Figure: Persistent Mode Boot

Persistent Mode Boot

The following screenshot shows 4 boot options in the boot menu.

  • Asterisk symbol.png Kicksecure GNU/Linux
  • Advanced options for Kicksecure GNU/Linux
  • Kicksecure Live-mode GNU/Linux
  • Advanced options forKicksecure Live-mode GNU/Linux

The Asterisk symbol.png in the first option indicates that this is the currently selected boot option.

The white text color on the blue background further indicates the currently selected boot option. Other boot options currently unselected have light blue text color.

This is also illustrated by the first option with the Asterisk symbol.png Kicksecure GNU/Linux also being written in white color instead of light blue color.

4. Use the arrow key on the keyboard to switch to live mode.

Figure: Live Mode Boot (non-persistent)

Live Mode Boot

5. Press enter.

6. Done.

The system is booting into live mode.

Functionality Test[edit]

Create a new file in your home directory then reboot (assuming you were already booted in the live mode from the boot menu) then restart the VM. You should not see that file anymore.


In the future, running Kicksecure ™ from a Live DVD or Live USB might be supported.

VM Live Mode vs VM Snapshots[edit]

Starting with a clean VM snapshot and later reverting to that snapshot should be even safer than VM live mode. That is because snapshots are enforced from outside the VM. In other words, snapshots are enforced by the virtualizer on the VM. Therefore more secure.

It is also worth mentioning that running VM live mode takes up more RAM that is allocated to the guest, since it runs the OS entirely in the memory. That means in some worse cases, it's more likely for VM live mode to run into disk thrashing, where the VM uses up all the allocated memory, and becomes significantly slower. The snapshot approach doesn't have this problem with RAM.

It is difficult to imagine a case currently where the combination of VM live mode in combination with reverting to a clean snapshot would be even safer. Perhaps in case there was a virtualizer bug with snapshots and/or user error forgetting to revert to a snapshot.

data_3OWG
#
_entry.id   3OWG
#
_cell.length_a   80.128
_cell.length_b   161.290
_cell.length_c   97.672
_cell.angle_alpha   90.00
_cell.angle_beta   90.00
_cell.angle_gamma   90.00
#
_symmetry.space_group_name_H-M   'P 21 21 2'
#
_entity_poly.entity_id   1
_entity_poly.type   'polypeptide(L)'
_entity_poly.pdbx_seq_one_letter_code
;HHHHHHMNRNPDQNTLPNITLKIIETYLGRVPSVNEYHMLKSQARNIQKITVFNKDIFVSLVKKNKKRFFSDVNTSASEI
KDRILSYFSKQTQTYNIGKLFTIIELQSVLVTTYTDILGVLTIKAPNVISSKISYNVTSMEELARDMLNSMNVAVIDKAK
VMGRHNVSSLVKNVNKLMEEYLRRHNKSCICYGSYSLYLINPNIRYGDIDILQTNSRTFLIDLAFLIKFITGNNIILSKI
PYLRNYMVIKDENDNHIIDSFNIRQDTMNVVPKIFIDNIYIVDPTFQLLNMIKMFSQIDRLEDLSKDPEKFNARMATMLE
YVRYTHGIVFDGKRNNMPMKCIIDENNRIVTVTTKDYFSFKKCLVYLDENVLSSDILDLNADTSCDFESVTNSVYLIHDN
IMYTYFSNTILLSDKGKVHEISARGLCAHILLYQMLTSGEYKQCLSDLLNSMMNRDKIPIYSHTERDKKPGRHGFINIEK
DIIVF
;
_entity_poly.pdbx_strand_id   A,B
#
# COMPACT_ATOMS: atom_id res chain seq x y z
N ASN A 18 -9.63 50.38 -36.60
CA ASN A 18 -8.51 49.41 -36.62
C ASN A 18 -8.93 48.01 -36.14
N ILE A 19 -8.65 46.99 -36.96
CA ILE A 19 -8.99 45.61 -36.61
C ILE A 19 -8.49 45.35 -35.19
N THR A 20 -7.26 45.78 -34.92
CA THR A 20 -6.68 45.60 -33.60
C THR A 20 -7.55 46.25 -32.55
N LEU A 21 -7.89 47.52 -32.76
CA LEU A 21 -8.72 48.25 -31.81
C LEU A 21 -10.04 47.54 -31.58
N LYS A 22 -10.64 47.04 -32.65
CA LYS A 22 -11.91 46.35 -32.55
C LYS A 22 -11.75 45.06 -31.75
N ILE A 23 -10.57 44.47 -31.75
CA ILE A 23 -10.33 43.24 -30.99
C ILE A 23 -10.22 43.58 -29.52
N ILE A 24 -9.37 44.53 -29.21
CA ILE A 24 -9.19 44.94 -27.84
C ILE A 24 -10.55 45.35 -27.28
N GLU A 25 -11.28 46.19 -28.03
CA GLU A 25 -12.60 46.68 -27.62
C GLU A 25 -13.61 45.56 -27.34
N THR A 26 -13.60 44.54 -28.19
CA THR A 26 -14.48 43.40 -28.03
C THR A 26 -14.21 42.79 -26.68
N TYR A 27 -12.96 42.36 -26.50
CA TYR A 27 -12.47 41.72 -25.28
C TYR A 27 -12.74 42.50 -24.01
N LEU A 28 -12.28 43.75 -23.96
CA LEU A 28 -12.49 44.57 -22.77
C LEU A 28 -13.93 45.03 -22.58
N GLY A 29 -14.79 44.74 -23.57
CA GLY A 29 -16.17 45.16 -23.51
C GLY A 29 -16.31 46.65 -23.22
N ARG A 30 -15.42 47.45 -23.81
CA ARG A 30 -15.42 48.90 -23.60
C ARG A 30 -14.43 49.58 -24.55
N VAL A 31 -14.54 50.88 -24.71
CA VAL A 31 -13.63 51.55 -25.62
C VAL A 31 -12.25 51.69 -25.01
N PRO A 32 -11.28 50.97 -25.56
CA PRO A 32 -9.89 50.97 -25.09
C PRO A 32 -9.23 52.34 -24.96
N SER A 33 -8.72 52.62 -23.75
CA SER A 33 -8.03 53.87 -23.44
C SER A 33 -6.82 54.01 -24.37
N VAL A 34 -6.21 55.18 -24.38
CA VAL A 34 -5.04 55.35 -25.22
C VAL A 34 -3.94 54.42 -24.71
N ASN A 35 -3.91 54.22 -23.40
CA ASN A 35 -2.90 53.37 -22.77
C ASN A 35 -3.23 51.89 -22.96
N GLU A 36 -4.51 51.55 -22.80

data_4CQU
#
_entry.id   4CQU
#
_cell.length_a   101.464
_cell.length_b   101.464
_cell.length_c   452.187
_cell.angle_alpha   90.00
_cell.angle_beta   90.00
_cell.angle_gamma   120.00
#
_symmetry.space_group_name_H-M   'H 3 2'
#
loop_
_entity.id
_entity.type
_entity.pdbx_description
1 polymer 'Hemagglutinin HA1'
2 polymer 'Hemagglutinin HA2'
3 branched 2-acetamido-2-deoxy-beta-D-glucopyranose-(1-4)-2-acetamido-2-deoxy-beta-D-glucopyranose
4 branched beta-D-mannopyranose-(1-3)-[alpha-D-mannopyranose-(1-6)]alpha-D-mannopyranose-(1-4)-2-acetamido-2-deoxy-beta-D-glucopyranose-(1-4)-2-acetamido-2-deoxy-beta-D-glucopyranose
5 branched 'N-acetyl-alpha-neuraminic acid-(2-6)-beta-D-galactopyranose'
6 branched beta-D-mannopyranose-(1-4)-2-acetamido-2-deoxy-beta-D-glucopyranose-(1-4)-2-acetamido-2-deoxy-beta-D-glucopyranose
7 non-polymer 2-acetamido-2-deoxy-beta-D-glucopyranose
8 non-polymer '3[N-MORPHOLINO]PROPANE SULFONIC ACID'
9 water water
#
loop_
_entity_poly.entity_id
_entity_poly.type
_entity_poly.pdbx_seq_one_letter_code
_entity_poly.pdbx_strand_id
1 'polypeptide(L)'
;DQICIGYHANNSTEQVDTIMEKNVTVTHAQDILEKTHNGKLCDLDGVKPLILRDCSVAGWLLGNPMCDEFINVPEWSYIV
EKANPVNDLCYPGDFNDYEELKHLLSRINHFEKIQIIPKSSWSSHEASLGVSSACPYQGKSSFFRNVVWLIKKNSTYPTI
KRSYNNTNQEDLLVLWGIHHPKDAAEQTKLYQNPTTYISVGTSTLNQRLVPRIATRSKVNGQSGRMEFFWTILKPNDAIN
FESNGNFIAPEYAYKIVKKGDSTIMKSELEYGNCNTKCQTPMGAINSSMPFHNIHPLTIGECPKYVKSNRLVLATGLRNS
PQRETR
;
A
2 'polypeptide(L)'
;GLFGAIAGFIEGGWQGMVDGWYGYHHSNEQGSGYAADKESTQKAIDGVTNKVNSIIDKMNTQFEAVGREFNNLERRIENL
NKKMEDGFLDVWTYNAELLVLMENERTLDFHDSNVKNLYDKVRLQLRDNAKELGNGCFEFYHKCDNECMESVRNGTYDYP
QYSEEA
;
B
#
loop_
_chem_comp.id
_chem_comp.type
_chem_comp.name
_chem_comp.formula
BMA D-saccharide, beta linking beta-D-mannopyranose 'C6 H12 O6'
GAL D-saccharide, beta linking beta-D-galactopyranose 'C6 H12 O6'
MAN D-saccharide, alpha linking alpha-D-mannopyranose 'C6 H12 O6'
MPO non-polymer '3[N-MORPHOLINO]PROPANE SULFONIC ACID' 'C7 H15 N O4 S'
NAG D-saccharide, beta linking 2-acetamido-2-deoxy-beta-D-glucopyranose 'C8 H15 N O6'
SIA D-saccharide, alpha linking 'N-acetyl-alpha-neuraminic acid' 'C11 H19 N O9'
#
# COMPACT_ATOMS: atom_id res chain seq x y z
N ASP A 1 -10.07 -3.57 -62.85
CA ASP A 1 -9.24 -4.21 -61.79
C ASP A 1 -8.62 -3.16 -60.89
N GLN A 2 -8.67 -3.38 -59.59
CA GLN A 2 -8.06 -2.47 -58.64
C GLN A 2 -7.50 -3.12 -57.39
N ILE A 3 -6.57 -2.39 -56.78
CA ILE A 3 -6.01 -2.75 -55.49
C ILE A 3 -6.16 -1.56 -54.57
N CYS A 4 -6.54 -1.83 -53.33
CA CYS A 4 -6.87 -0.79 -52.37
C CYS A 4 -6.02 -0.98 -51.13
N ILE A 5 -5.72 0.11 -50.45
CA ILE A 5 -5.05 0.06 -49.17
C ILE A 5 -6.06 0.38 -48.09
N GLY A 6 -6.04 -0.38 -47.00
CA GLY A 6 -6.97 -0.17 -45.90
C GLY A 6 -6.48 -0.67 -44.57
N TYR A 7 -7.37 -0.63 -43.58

For even more security, the user could consider Host Live Mode or even host disk snapshots, that is Raw Disk Backup and restoration which would unfortunately be more cumbersome and time intensive.

Technical Details[edit]

Most users can skip this chapter. See livecheck.sh for further script details.

  • The meaning of 0 in lsblk output is read-write.
  • The meaning of 1 in lsblk output is read-only.

If anything in coloumn RO is set to 0, then it is not blessed read-only hard drive mode.

Example lsblk without any snapd installed, Kicksecure, live mode, and read-only hard drive mode enabled.

sudo lsblk --all
sda      8:0    0  100G  1 disk
└─sda1   8:1    0  100G  1 part /lib/live/mount/medium

Example lsblk without any snapd installed, Kicksecure, live mode, and read-only hard drive mode disabled.

sudo lsblk --all
sda      8:0    0  100G  0 disk
└─sda1   8:1    0  100G  0 part /lib/live/mount/medium

Example lsblk with snapd and WickrMe installed, Kicksecure ™, persistent mode, and read-only hard drive mode disabled.

sudo lsblk
loop0    7:0    0 62.1M  1 loop /snap/gtk-common-themes/1506
loop1    7:1    0  446M  1 loop /snap/wickrme/352
loop2    7:2    0   55M  1 loop /snap/core18/1754
sda      8:0    0  100G  0 disk
└─sda1   8:1    0  100G  0 part /lib/live/mount/medium
sr0     11:0    1 1024M  0 rom

See Also[edit]


  1. There are two live mode options available, grub-live and ro-mode-init.
  2. https://forums.whonix.org/t/whonix-live-mode-amnesia-amnesic-non-persistent-anti-forensics/3894/127